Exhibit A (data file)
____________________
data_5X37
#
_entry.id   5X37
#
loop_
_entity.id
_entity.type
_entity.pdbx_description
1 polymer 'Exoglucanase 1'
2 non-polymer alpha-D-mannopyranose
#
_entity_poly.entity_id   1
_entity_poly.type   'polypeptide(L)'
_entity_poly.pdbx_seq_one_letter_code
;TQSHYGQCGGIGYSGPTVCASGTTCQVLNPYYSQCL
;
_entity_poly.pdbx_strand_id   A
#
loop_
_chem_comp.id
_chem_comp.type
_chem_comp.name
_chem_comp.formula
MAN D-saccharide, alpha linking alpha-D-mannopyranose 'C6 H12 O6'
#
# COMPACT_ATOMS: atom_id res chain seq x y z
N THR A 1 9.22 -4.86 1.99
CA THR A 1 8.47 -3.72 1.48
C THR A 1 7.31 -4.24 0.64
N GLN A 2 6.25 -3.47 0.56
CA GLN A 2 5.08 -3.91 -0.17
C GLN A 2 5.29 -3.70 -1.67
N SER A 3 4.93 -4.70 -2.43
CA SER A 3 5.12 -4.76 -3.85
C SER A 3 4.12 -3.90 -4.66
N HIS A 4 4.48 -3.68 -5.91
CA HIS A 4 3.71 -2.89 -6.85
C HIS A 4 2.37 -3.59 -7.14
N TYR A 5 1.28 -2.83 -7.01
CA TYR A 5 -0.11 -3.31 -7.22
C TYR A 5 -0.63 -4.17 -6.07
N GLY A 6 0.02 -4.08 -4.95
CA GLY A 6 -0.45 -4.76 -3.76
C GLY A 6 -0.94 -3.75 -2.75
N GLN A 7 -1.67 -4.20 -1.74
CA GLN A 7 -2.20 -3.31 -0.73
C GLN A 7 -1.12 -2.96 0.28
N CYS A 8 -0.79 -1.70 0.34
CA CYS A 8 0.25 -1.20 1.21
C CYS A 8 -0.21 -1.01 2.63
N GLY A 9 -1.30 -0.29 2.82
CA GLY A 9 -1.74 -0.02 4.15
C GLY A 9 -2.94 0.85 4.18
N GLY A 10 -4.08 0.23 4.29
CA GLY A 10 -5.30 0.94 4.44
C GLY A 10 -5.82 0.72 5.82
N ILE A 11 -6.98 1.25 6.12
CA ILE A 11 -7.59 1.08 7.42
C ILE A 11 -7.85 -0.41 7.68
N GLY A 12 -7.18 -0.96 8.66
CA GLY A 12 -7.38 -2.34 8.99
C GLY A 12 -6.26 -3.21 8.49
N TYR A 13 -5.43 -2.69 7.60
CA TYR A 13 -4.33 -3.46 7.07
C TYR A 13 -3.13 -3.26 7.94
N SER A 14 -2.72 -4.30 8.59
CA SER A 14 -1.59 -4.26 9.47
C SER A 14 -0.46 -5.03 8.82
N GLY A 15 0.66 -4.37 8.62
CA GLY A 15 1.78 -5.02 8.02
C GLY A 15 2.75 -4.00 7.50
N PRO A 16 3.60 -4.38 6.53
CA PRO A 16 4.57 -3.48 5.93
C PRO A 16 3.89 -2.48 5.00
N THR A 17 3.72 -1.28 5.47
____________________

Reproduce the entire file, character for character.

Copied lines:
data_5X37
#
_entry.id   5X37
#
loop_
_entity.id
_entity.type
_entity.pdbx_description
1 polymer 'Exoglucanase 1'
2 non-polymer alpha-D-mannopyranose
#
_entity_poly.entity_id   1
_entity_poly.type   'polypeptide(L)'
_entity_poly.pdbx_seq_one_letter_code
;TQSHYGQCGGIGYSGPTVCASGTTCQVLNPYYSQCL
;
_entity_poly.pdbx_strand_id   A
#
loop_
_chem_comp.id
_chem_comp.type
_chem_comp.name
_chem_comp.formula
MAN D-saccharide, alpha linking alpha-D-mannopyranose 'C6 H12 O6'
#
# COMPACT_ATOMS: atom_id res chain seq x y z
N THR A 1 9.22 -4.86 1.99
CA THR A 1 8.47 -3.72 1.48
C THR A 1 7.31 -4.24 0.64
N GLN A 2 6.25 -3.47 0.56
CA GLN A 2 5.08 -3.91 -0.17
C GLN A 2 5.29 -3.70 -1.67
N SER A 3 4.93 -4.70 -2.43
CA SER A 3 5.12 -4.76 -3.85
C SER A 3 4.12 -3.90 -4.66
N HIS A 4 4.48 -3.68 -5.91
CA HIS A 4 3.71 -2.89 -6.85
C HIS A 4 2.37 -3.59 -7.14
N TYR A 5 1.28 -2.83 -7.01
CA TYR A 5 -0.11 -3.31 -7.22
C TYR A 5 -0.63 -4.17 -6.07
N GLY A 6 0.02 -4.08 -4.95
CA GLY A 6 -0.45 -4.76 -3.76
C GLY A 6 -0.94 -3.75 -2.75
N GLN A 7 -1.67 -4.20 -1.74
CA GLN A 7 -2.20 -3.31 -0.73
C GLN A 7 -1.12 -2.96 0.28
N CYS A 8 -0.79 -1.70 0.34
CA CYS A 8 0.25 -1.20 1.21
C CYS A 8 -0.21 -1.01 2.63
N GLY A 9 -1.30 -0.29 2.82
CA GLY A 9 -1.74 -0.02 4.15
C GLY A 9 -2.94 0.85 4.18
N GLY A 10 -4.08 0.23 4.29
CA GLY A 10 -5.30 0.94 4.44
C GLY A 10 -5.82 0.72 5.82
N ILE A 11 -6.98 1.25 6.12
CA ILE A 11 -7.59 1.08 7.42
C ILE A 11 -7.85 -0.41 7.68
N GLY A 12 -7.18 -0.96 8.66
CA GLY A 12 -7.38 -2.34 8.99
C GLY A 12 -6.26 -3.21 8.49
N TYR A 13 -5.43 -2.69 7.60
CA TYR A 13 -4.33 -3.46 7.07
C TYR A 13 -3.13 -3.26 7.94
N SER A 14 -2.72 -4.30 8.59
CA SER A 14 -1.59 -4.26 9.47
C SER A 14 -0.46 -5.03 8.82
N GLY A 15 0.66 -4.37 8.62
CA GLY A 15 1.78 -5.02 8.02
C GLY A 15 2.75 -4.00 7.50
N PRO A 16 3.60 -4.38 6.53
CA PRO A 16 4.57 -3.48 5.93
C PRO A 16 3.89 -2.48 5.00
N THR A 17 3.72 -1.28 5.47